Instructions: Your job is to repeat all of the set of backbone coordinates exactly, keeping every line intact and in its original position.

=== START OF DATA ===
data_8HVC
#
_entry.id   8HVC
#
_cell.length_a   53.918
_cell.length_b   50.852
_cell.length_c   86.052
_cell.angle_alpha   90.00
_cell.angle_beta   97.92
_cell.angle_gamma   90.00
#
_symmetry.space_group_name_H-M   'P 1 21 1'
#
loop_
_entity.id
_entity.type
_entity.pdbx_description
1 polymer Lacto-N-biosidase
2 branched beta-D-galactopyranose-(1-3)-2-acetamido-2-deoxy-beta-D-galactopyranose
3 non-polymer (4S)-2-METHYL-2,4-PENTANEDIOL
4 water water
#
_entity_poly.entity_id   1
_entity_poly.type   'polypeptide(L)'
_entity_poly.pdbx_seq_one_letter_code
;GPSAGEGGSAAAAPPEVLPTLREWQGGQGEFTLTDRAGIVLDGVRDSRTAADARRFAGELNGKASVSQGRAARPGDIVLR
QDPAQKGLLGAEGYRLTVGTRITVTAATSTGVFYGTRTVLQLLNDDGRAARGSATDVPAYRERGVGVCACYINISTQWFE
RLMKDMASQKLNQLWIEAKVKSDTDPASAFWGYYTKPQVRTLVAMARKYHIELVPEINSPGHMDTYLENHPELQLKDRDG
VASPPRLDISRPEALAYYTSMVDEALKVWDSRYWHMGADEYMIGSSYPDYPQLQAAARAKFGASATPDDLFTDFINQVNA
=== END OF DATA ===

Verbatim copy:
data_8HVC
#
_entry.id   8HVC
#
_cell.length_a   53.918
_cell.length_b   50.852
_cell.length_c   86.052
_cell.angle_alpha   90.00
_cell.angle_beta   97.92
_cell.angle_gamma   90.00
#
_symmetry.space_group_name_H-M   'P 1 21 1'
#
loop_
_entity.id
_entity.type
_entity.pdbx_description
1 polymer Lacto-N-biosidase
2 branched beta-D-galactopyranose-(1-3)-2-acetamido-2-deoxy-beta-D-galactopyranose
3 non-polymer (4S)-2-METHYL-2,4-PENTANEDIOL
4 water water
#
_entity_poly.entity_id   1
_entity_poly.type   'polypeptide(L)'
_entity_poly.pdbx_seq_one_letter_code
;GPSAGEGGSAAAAPPEVLPTLREWQGGQGEFTLTDRAGIVLDGVRDSRTAADARRFAGELNGKASVSQGRAARPGDIVLR
QDPAQKGLLGAEGYRLTVGTRITVTAATSTGVFYGTRTVLQLLNDDGRAARGSATDVPAYRERGVGVCACYINISTQWFE
RLMKDMASQKLNQLWIEAKVKSDTDPASAFWGYYTKPQVRTLVAMARKYHIELVPEINSPGHMDTYLENHPELQLKDRDG
VASPPRLDISRPEALAYYTSMVDEALKVWDSRYWHMGADEYMIGSSYPDYPQLQAAARAKFGASATPDDLFTDFINQVNA